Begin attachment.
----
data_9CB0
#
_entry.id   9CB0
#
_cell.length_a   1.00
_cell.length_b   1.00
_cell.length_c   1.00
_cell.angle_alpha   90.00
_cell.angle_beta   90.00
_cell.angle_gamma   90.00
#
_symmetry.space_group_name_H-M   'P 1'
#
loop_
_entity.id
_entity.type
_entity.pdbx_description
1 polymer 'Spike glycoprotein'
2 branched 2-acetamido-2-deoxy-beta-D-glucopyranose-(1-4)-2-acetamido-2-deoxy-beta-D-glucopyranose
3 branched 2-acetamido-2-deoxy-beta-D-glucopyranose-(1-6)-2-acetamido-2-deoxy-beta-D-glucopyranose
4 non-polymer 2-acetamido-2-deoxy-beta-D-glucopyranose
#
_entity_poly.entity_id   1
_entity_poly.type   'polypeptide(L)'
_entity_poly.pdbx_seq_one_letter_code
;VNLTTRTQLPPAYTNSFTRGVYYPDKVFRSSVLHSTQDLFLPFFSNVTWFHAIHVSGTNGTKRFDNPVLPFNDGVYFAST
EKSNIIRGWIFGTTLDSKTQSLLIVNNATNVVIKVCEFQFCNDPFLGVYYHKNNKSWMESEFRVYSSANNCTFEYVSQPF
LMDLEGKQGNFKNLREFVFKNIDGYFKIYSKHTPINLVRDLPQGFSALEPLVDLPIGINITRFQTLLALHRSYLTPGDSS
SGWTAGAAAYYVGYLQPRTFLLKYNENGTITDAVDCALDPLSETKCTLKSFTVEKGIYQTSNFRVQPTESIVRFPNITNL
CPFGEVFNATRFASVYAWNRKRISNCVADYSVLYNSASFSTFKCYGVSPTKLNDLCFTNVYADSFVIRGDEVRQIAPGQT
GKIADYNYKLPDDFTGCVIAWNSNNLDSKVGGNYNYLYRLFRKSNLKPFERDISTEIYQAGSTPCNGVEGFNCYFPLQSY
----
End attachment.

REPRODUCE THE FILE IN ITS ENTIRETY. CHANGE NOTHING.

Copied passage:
data_9CB0
#
_entry.id   9CB0
#
_cell.length_a   1.00
_cell.length_b   1.00
_cell.length_c   1.00
_cell.angle_alpha   90.00
_cell.angle_beta   90.00
_cell.angle_gamma   90.00
#
_symmetry.space_group_name_H-M   'P 1'
#
loop_
_entity.id
_entity.type
_entity.pdbx_description
1 polymer 'Spike glycoprotein'
2 branched 2-acetamido-2-deoxy-beta-D-glucopyranose-(1-4)-2-acetamido-2-deoxy-beta-D-glucopyranose
3 branched 2-acetamido-2-deoxy-beta-D-glucopyranose-(1-6)-2-acetamido-2-deoxy-beta-D-glucopyranose
4 non-polymer 2-acetamido-2-deoxy-beta-D-glucopyranose
#
_entity_poly.entity_id   1
_entity_poly.type   'polypeptide(L)'
_entity_poly.pdbx_seq_one_letter_code
;VNLTTRTQLPPAYTNSFTRGVYYPDKVFRSSVLHSTQDLFLPFFSNVTWFHAIHVSGTNGTKRFDNPVLPFNDGVYFAST
EKSNIIRGWIFGTTLDSKTQSLLIVNNATNVVIKVCEFQFCNDPFLGVYYHKNNKSWMESEFRVYSSANNCTFEYVSQPF
LMDLEGKQGNFKNLREFVFKNIDGYFKIYSKHTPINLVRDLPQGFSALEPLVDLPIGINITRFQTLLALHRSYLTPGDSS
SGWTAGAAAYYVGYLQPRTFLLKYNENGTITDAVDCALDPLSETKCTLKSFTVEKGIYQTSNFRVQPTESIVRFPNITNL
CPFGEVFNATRFASVYAWNRKRISNCVADYSVLYNSASFSTFKCYGVSPTKLNDLCFTNVYADSFVIRGDEVRQIAPGQT
GKIADYNYKLPDDFTGCVIAWNSNNLDSKVGGNYNYLYRLFRKSNLKPFERDISTEIYQAGSTPCNGVEGFNCYFPLQSY